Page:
“I’ve always felt that I’m here to tell stories,” Zora Howard says of finding the courage to co-write and star in her first film, Premature. Her collaboration with co-writer and director Rashaad Ernesto Green was more than a decade in the making: Green cast Howard in a small role in his directorial debut, 2011’s Gun Hill Road, and she wrote poetry for that film. Now, she plays a poet on the cusp of adulthood in Premature, a beautifully complex first love story set that grew out of the trust between Howard and Green. “So much of [our] writing process was sitting in a room and sharing stories,” she says.
The film follows 17-year-old Ayanna (Howard) throughout the pivotal summer before she heads off to Bucknell College. Like Howard, Ayanna is a young New York City poet writing her way towards her own sense of freedom. When she meets and falls hard for Isaiah (Joshua Boone), a fellow artist also struggling to find his voice, the two grow together and evolve individually, and their relationship is continually tested.
Premature is the kind of confident, remarkably vulnerable drama to which even veteran storytellers aspire. For Howard, returning to her youth through Ayanna’s story helped crystallize those experiences, and put her relationship with her own mother into perspective. And working alongside Green gave her a new platform to articulate what it really means to be young, black, and free. Howard talks to ELLE.com about the pressure of a leading role, the urgency of being a black storyteller today, and taking her poetry from the pad to the screen.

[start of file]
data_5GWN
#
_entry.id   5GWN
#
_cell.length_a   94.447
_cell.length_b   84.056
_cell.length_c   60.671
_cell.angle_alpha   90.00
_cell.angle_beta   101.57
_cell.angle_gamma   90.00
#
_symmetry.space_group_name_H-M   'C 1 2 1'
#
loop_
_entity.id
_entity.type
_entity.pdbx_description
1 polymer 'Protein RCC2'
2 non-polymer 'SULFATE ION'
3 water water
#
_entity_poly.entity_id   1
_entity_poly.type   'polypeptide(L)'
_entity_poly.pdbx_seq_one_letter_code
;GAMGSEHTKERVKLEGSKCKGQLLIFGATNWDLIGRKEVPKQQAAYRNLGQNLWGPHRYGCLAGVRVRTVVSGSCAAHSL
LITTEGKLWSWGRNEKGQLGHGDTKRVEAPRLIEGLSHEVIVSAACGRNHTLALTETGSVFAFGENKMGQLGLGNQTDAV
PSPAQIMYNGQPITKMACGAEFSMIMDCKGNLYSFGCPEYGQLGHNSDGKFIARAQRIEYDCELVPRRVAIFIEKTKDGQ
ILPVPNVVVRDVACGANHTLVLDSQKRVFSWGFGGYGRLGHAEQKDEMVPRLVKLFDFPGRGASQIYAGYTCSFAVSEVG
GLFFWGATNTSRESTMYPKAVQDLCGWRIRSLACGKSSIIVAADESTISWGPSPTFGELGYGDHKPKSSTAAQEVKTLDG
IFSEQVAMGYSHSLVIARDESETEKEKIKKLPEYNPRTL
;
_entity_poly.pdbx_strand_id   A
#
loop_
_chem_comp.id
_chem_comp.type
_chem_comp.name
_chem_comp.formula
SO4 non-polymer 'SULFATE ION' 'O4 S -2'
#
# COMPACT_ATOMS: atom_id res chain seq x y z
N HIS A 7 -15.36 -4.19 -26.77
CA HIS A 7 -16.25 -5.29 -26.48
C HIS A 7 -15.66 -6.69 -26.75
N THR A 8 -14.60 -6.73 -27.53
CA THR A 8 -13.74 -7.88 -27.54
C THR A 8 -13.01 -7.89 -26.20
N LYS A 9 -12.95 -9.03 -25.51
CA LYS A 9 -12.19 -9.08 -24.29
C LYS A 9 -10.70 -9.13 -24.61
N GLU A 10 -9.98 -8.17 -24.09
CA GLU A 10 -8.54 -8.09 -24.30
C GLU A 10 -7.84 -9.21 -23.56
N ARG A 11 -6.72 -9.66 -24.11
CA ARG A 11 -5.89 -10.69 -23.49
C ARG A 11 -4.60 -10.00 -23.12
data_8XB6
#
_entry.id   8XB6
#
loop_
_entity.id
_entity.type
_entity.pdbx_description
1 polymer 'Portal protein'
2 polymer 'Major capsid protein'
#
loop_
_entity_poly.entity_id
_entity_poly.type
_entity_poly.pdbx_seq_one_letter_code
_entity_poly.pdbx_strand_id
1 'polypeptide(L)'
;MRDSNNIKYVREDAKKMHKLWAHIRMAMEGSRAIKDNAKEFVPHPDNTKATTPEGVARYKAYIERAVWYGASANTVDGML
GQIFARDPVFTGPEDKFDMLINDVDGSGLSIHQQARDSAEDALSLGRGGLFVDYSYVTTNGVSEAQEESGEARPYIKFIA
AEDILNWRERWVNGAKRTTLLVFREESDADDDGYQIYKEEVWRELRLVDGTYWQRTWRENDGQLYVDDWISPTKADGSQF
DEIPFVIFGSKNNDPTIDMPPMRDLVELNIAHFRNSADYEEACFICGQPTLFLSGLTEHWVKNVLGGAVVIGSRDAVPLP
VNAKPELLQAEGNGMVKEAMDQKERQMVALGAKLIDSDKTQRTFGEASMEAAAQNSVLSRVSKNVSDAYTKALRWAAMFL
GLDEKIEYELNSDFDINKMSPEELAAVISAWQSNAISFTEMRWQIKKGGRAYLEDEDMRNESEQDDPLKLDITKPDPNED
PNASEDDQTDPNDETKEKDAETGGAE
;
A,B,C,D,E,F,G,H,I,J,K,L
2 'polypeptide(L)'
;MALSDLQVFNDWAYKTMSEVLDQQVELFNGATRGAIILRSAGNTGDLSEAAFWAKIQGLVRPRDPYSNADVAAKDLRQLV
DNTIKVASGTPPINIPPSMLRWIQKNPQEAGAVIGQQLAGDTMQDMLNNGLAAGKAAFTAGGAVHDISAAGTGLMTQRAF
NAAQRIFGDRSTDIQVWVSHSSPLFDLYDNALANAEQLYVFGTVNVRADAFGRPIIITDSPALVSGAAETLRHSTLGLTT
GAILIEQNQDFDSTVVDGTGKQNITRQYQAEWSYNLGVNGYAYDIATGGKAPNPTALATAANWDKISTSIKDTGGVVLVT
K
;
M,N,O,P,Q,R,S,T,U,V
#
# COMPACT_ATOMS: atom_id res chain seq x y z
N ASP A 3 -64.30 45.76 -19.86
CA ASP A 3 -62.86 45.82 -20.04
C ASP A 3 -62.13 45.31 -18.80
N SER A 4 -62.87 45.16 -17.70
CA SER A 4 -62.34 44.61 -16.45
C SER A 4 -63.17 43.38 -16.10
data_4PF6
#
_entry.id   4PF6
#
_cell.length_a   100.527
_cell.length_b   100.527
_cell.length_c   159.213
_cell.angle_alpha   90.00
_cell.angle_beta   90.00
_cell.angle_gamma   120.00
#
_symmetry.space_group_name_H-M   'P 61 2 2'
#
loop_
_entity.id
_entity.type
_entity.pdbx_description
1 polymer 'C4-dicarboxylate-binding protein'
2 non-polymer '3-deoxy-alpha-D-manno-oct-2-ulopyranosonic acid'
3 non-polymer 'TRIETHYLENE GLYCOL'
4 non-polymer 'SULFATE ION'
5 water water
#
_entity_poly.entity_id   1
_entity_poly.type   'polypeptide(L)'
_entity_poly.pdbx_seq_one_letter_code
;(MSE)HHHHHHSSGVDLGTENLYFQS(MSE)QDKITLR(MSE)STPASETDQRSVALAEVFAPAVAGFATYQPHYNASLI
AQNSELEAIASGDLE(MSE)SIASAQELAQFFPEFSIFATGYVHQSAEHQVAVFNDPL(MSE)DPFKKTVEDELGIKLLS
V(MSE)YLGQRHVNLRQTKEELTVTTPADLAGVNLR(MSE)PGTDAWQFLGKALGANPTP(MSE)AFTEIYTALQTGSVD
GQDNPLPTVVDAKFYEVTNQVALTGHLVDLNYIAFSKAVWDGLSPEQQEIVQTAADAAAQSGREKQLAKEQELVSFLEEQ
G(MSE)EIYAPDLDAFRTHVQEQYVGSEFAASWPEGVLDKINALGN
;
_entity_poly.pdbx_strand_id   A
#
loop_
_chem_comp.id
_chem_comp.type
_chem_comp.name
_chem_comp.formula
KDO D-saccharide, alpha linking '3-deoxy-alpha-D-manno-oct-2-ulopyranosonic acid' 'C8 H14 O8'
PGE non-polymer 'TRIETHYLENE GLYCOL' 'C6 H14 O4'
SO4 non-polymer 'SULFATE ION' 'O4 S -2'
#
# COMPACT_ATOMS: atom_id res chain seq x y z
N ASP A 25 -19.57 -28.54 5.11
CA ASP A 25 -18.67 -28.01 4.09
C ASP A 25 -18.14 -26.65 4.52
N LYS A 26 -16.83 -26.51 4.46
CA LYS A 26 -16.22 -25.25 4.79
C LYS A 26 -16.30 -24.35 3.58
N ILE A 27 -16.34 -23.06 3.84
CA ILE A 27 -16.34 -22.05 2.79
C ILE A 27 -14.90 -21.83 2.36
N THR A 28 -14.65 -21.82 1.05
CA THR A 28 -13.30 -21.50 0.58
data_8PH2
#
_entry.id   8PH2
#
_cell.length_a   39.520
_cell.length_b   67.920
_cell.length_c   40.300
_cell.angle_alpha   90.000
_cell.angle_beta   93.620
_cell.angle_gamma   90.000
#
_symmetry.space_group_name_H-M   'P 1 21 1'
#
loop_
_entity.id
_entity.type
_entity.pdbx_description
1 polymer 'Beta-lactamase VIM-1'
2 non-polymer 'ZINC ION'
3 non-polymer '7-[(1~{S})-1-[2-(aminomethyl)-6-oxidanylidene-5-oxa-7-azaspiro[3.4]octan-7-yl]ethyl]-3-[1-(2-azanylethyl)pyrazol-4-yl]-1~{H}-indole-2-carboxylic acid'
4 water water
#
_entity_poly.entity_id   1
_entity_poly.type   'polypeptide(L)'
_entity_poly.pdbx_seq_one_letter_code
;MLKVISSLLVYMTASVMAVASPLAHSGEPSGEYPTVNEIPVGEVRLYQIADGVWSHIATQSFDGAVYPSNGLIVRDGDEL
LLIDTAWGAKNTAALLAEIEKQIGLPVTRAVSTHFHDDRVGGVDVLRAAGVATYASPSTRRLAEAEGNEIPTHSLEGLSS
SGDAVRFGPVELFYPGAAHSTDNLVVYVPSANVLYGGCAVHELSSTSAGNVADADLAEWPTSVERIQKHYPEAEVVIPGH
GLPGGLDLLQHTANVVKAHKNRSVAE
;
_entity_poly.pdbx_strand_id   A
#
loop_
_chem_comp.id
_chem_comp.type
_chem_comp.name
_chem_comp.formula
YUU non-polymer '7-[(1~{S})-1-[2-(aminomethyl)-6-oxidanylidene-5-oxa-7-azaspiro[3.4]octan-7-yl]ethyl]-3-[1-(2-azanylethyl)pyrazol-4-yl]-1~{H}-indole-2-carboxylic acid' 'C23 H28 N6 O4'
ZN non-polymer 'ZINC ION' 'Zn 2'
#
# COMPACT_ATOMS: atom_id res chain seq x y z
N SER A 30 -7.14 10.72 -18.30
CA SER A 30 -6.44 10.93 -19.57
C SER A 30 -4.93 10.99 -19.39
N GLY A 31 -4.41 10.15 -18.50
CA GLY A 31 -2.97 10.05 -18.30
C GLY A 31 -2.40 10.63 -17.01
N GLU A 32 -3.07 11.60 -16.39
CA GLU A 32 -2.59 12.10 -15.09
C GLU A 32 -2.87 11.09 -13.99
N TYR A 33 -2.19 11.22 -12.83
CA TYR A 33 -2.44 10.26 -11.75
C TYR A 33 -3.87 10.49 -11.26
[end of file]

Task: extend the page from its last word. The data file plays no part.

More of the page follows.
This is your first feature role and your first feature writing credit. What made you take such an enormous leap?
At the time, it didn’t feel like a leap. It felt like what I’ve done my entire life, which is create. It wasn’t my first time being on a film set, but it was my first time leading a feature. There are a lot of eyes on you all the time, which sometimes feels great and sometimes feels very terrifying. But I’ve been acting as long as I’ve been writing, so something about that felt like home.
Where things started to feel like a leap was when there was a cut of the film and an audience. My background is primarily in theater, [where there is an opportunity] to redo the performance the next night if I didn’t quite get it right. There isn’t any of that in film. We spent all this time pouring into the creation of this project, and then got to the point where it was no longer ours. It’s done and we have to give it away to the world.
Poetry is inherent to the film’s story. Why was it important for you as a poet to incorporate that into the character and the script?
That’s the way I think about writing. It’s my entry point. I write things that are intended to be spoken aloud and shared. That includes the flow of the dialogue and even how we describe and set the scenes. [Rashaad and I] knew early on that Ayanna was a writer, but I was actually quite resistant to having any poetry in the film. There was no verse written into the script.